Blood lipid levels are heritable, treatable risk factors for cardiovascular disease. We systematically assessed genome-wide coding variation to identify new genes influencing lipid traits, fine map known lipid loci and evaluate whether low-frequency variants with large effects exist for these traits. Using an exome array, we genotyped 80,137 coding variants in 5,643 Norwegians. We followed up 18 variants in 4,666 Norwegians and identified ten loci with coding variants associated with a lipid trait (P < 5 × 10(-8)). One variant in TM6SF2 (encoding p.Glu167Lys), residing in a known genome-wide association study locus for lipid traits, influences total cholesterol levels and is associated with myocardial infarction. Transient TM6SF2 overexpression or knockdown of Tm6sf2 in mice alters serum lipid profiles, consistent with the association observed in humans, identifying TM6SF2 as a functional gene within a locus previously known as NCAN-CILP2-PBX4 or 19p13. This study demonstrates that systematic assessment of coding variation can quickly point to a candidate causal gene.
Apolipoprotein (Apo) C-III (ApoCIII) resides on the surface of plasma chylomicron (CM), very low density lipoprotein (VLDL) and high density lipoproteins (HDL). It has been recognized that high levels of plasma ApoCIII constitutea risk factor for cardiovascular diseases (CVD). Elevated plasma ApoCIII level often correlates with insulin resistance, obesity, and hypertriglyceridemia. Invaluable knowledge on the roles of ApoCIIIin lipid metabolisms and CVD has been obtained from transgenic mouse models including ApoCIII knockout (KO) mice; however, it is noted that the metabolism of lipoprotein in mice is different from that of humans in many aspects. It is not known until now whether elevated plasma ApoCIII is directly atherogenic. We worked to develop ApoCIII KO rabbits in the present study based on the hypothesis that rabbits can serve as a reasonablemodelfor studying human lipid metabolism and atherosclerosis. Zinc finger nuclease (ZFN) sets targeting rabbit ApoCIIIgene were subjected to in vitro validation prior to embryo microinjection. The mRNA was injected to the cytoplasm of 35 rabbit pronuclear stage embryos, and evaluated the mutation rates at the blastocyst state. Of sixteen blastocysts that were assayed, a satisfactory 50% mutation rate (8/16) at the targeting site was achieved, supporting the use of Set 1 for in vivo experiments. Next, we microinjected 145 embryos with Set 1 mRNA, and transferred these embryos to 7 recipient rabbits. After 30 days gestation, 21 kits were born, out of which five were confirmed as ApoCIII KO rabbits after PCR sequencing assays. The KO animal rate (#KO kits/total born) was 23.8%. The overall production efficiency is 3.4% (5 kits/145 embryos transferred). The present work demonstrated that ZFN is a highly efficient method to produce KO rabbits. These ApoCIII KO rabbits are novel resources to study the roles of ApoCIII in lipid metabolisms.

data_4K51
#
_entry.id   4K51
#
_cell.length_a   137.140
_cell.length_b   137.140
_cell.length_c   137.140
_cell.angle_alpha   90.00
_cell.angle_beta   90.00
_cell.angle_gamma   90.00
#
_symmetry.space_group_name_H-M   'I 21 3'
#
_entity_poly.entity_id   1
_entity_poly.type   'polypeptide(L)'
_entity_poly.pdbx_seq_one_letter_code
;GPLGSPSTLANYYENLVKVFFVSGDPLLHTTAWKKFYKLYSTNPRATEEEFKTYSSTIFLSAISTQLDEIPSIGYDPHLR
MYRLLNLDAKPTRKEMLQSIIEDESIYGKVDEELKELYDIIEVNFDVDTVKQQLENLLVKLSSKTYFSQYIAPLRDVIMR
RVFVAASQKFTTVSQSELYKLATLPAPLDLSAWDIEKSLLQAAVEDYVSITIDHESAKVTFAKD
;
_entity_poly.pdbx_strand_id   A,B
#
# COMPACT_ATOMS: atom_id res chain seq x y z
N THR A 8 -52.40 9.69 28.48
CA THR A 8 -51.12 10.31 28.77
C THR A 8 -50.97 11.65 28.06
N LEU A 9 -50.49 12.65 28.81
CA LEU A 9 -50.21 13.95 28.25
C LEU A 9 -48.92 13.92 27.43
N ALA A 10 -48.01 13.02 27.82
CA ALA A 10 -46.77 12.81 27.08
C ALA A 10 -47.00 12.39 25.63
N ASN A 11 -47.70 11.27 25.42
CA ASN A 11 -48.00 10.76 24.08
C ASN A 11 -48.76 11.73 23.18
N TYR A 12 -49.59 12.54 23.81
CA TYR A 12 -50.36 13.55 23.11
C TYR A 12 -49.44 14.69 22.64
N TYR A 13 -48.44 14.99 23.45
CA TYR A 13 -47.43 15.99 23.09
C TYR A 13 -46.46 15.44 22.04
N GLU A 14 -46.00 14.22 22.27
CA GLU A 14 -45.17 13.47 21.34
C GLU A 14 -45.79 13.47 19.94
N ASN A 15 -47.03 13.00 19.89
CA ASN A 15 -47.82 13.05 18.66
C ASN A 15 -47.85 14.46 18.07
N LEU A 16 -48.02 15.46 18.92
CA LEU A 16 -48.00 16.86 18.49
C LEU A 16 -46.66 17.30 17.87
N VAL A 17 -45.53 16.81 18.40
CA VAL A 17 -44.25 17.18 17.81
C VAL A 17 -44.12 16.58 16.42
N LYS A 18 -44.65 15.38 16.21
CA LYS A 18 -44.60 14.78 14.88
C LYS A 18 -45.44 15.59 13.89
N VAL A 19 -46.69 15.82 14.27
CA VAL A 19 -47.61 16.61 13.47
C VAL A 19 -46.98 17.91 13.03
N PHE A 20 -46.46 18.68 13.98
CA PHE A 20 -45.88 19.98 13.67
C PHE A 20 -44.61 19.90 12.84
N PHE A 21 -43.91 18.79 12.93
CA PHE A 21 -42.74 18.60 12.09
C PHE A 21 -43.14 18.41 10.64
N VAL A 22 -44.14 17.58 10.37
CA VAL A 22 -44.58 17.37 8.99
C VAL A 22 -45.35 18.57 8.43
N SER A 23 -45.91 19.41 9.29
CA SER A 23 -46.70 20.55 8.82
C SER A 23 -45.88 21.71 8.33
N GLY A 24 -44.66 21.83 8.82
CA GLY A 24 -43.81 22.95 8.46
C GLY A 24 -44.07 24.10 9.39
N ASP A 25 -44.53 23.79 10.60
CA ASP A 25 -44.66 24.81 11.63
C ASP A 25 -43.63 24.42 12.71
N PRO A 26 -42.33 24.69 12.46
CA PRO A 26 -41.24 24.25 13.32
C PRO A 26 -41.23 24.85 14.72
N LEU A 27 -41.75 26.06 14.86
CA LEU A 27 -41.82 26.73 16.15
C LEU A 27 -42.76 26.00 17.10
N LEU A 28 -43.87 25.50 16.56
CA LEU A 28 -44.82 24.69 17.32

Transcription factors play an important role in the pathophysiology of many neurological disorders, including stroke. In the past three decades, an increasing number of transcription factors and their related gene signaling networks have been identified, and have become a research focus in the stroke field. Krüppel-like factors (KLFs) are members of the zinc finger family of transcription factors with diverse regulatory functions in cell growth, differentiation, proliferation, migration, apoptosis, metabolism, and inflammation. KLFs are also abundantly expressed in the brain where they serve as critical regulators of neuronal development and regeneration to maintain normal brain function. Dysregulation of KLFs has been linked to various neurological disorders. Recently, there is emerging evidence that suggests KLFs have an important role in the pathogenesis of stroke and provide endogenous vaso-or neuro-protection in the brains response to ischemic stimuli. In this review, we summarize the basic knowledge and advancement of these transcriptional mediators in the central nervous system, highlighting the novel roles of KLFs in stroke.